Mothers, Snake Handlers and Christ figures
MAY 9, 2014
I was hoping for five minutes. Just five minutes alone in the shower. The thought of showering without interruptions, without cries for help or utter silence indicating something was amiss, was my most luxurious wish in those early years of mothering.
I’ve heard of toddlers staying in their rooms playing contently, safely staying out of harms way. These, however, were not my offspring. And from the sounds of it, most of you don’t have docile kids either. What do you expect? If you’re reading this blog you’re either starting a church, in another type of ministry or you’re related to me. Enough said. Others may live predictable lives, secure stable jobs, and procreate somewhat calm children. We don’t. It’s in our genes. If you need to answer the call of a child, please do so. But when you get a minute be sure to read the last paragraph.
My children were achieving high levels of unpredictability when we started our last church. And here’s my “Top 10” list for how they ensured I would never get time alone.
10. The Painter
How does an 18-month-old open a can of paint? Come on, kids, it’s time to ‘fess up. She had to have had an accomplice. I found her clothed in only a diaper, with a can of blue house paint and a paintbrush, having the time of her now-blue little life.
9. The Scientist
It started before he could talk. First it was gravity: testing falling objects. Fresh eggs were just the starting point. Soon it was every object he could pick up and drop, including the dog and his baby sister. Later he moved to experimenting only on himself and eventually graduated to jumping from airplanes. He wasn’t the only one, though. His sister must have enjoyed his gravitational experiments, as she too became a jumper. A neighbor saved the day by calling to inform me that our two-year old had removed the screen from the second story window and was posed to leap onto the concrete below.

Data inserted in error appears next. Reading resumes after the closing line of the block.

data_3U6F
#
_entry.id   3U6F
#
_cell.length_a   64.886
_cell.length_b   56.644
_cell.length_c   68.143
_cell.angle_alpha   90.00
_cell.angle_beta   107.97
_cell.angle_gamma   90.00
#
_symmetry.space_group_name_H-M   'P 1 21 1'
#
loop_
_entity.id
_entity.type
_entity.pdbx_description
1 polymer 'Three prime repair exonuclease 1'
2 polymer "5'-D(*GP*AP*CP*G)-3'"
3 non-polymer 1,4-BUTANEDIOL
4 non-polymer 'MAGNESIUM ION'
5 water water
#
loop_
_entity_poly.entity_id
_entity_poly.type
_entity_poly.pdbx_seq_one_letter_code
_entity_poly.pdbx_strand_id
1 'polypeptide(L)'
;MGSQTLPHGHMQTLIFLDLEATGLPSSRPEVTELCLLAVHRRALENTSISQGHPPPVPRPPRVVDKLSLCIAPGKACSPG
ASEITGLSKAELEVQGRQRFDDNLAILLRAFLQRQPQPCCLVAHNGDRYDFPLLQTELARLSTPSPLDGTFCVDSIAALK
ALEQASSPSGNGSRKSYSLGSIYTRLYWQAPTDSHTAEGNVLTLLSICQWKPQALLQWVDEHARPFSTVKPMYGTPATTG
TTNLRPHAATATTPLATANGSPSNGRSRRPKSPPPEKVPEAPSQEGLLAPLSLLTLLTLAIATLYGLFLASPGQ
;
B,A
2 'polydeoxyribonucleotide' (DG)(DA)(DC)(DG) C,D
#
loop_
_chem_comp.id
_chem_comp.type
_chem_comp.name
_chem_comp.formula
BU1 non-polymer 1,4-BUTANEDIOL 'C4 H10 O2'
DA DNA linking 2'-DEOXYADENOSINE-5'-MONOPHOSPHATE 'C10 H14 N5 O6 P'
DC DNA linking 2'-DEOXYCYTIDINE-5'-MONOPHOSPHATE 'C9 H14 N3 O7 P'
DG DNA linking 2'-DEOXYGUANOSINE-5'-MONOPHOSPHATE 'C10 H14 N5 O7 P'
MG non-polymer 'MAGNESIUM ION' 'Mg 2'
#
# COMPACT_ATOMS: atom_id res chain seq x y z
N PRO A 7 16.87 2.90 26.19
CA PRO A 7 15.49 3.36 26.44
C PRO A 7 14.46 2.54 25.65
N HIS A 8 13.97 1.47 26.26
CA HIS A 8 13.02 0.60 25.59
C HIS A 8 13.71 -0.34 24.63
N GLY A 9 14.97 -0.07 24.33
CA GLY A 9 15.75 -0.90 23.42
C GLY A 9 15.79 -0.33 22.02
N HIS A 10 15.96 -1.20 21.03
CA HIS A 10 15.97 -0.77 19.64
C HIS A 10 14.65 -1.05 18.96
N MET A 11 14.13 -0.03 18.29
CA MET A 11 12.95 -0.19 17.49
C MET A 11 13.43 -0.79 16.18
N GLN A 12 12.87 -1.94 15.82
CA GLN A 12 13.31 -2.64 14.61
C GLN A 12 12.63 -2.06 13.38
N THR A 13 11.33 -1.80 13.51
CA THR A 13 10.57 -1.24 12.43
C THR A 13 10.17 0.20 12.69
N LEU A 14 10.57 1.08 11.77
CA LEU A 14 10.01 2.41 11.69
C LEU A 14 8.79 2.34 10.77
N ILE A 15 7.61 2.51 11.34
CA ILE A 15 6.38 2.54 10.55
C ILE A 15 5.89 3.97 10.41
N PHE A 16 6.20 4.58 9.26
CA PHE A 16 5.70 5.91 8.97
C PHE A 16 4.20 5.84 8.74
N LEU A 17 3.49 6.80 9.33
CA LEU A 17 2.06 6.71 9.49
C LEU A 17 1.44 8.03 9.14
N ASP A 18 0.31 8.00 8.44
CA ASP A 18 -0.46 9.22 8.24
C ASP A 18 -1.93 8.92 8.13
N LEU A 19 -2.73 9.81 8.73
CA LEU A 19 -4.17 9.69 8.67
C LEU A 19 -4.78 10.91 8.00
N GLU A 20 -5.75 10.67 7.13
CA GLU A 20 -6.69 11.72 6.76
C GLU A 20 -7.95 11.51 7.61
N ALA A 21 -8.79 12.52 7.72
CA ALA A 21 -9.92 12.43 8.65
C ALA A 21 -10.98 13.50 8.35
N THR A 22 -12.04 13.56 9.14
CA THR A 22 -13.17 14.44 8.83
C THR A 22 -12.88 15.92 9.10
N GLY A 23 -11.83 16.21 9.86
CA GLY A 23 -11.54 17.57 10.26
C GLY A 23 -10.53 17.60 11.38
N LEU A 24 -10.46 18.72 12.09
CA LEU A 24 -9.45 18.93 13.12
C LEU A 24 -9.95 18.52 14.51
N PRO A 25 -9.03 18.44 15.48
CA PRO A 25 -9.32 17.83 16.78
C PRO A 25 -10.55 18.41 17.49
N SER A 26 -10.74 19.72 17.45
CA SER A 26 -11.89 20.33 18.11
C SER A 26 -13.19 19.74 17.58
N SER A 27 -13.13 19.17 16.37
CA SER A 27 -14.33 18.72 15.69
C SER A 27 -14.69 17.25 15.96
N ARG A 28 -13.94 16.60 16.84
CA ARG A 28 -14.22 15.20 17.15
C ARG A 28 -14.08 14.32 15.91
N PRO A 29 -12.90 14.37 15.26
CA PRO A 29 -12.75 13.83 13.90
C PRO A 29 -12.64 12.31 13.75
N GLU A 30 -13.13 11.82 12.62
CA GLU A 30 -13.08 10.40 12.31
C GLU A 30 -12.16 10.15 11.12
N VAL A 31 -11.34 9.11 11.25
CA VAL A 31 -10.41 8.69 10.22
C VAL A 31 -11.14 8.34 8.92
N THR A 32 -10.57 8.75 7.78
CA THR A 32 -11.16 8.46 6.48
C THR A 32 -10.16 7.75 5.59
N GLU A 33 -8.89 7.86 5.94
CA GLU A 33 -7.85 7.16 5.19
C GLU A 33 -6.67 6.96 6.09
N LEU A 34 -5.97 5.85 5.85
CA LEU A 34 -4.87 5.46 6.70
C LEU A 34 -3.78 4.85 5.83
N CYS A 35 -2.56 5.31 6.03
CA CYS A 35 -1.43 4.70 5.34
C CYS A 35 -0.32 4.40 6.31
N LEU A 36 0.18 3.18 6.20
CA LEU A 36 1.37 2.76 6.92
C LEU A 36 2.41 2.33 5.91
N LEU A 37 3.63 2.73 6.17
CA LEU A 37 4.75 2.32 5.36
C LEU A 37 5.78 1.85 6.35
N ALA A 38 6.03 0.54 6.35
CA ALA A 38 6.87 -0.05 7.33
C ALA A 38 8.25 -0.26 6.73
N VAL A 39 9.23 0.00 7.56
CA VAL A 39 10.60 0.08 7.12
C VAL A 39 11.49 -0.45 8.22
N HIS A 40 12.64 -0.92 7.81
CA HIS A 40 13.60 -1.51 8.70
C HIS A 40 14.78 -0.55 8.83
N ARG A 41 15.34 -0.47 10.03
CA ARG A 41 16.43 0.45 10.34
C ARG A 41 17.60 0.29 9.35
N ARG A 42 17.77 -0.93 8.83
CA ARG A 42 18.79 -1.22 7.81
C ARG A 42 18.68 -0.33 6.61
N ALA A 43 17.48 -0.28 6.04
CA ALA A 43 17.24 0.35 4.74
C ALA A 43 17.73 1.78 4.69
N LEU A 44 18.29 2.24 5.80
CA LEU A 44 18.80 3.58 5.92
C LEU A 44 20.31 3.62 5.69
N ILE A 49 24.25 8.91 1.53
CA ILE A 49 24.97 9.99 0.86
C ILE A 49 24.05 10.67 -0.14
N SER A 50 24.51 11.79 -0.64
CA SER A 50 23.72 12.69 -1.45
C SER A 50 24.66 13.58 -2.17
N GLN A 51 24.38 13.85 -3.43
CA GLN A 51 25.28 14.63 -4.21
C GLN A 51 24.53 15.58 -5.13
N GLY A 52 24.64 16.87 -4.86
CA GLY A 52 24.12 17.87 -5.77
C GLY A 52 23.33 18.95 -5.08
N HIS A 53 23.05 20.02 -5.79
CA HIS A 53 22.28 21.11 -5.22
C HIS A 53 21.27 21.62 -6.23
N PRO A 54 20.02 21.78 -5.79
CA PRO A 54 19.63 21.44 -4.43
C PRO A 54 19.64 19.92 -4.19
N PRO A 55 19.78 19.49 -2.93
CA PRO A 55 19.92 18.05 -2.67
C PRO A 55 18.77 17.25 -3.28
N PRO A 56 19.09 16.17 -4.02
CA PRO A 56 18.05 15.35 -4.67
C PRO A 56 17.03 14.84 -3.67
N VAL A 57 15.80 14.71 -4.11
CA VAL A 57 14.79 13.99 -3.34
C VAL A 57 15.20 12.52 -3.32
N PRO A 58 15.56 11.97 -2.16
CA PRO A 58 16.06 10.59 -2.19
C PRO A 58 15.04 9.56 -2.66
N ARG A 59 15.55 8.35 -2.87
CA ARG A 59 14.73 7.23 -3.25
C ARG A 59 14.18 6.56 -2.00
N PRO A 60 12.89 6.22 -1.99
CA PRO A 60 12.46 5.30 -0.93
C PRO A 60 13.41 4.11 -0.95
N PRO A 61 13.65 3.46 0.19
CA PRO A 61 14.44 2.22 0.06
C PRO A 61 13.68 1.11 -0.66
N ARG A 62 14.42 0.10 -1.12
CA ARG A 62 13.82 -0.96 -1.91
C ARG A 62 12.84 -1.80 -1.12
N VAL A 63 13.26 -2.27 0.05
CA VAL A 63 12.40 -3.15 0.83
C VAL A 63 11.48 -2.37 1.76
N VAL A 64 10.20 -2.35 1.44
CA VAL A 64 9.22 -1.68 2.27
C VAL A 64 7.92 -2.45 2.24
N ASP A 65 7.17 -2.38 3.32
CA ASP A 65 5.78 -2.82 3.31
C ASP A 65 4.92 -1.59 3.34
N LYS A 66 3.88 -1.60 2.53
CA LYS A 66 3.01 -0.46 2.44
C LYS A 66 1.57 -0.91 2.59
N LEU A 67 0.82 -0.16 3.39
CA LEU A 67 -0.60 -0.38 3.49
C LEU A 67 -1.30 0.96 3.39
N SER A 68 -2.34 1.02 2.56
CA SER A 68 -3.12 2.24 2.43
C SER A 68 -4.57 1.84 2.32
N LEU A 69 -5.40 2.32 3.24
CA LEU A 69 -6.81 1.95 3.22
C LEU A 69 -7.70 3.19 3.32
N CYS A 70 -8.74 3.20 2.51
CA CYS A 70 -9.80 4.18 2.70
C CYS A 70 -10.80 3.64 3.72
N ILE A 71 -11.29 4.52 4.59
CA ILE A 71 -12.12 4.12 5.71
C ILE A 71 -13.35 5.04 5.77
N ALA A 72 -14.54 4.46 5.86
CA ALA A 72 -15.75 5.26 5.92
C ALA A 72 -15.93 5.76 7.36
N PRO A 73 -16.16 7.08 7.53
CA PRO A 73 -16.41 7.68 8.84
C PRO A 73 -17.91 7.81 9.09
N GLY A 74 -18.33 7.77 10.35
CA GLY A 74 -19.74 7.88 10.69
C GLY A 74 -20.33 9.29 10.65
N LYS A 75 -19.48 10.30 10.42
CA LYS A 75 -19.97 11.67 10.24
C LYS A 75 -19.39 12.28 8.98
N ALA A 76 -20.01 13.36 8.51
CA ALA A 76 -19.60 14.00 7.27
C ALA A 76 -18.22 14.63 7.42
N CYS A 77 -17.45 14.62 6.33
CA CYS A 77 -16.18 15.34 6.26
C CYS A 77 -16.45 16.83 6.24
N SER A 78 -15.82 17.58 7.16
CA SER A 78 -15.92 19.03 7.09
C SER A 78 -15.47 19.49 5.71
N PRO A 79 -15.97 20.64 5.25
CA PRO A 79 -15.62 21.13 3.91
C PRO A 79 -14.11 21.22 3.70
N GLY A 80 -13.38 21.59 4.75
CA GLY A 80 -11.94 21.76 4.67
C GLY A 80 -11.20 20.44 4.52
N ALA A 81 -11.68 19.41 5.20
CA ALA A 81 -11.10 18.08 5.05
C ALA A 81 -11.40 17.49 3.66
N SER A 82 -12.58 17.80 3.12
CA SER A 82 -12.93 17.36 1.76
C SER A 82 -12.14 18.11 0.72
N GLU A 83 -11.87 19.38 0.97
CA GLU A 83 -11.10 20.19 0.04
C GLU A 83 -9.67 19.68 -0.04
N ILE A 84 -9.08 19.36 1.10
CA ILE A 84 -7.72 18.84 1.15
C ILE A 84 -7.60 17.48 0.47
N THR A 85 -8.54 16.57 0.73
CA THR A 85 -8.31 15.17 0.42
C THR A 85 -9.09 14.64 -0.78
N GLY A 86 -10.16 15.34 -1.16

8. The Roller Derby Bike Queen
Her thinking was as follows: “If I can go faster when roller skating or bike riding, then combining the two will double the speed.” The fact that our driveway was on a hill leading into busy street was not taken into consideration. Too late, she realized she couldn’t brake while wearing roller skates and riding a bike.
7. The Taster
What is it about some kids putting everything into their mouths? I understand chewing on objects when teething, but drinking random substances? Tip learned from our local poison control center: If you are unsure how much a child has ingested of an empty perfume bottle, fill it back up with water and then measure the amount of liquid.
6. The Pyromaniac
What started out as a small bonfire in the back yard quickly got out of control with the addition of gasoline. No, we were not home because our kids were no longer children. Once again, a neighbor came to the rescue.
5. Edward Scissorhands
or in our case, Edwina. She loved the effect scissors had on everything, but especially on hair. Like most children, she started with her own hair, cutting a lovely swath from her forehead. Thankfully, she was the youngest or I imagine all the kids would have been given special haircuts. Next came the dolls. Then the animals. The cat got the worst end of the deal with the “spiked-to-a-touch-of-balding” style and a shampoo under the bathtub faucet. He was not cooperative, and was punished by being locked in the bathroom with the lights off.
4. The Snake Handlers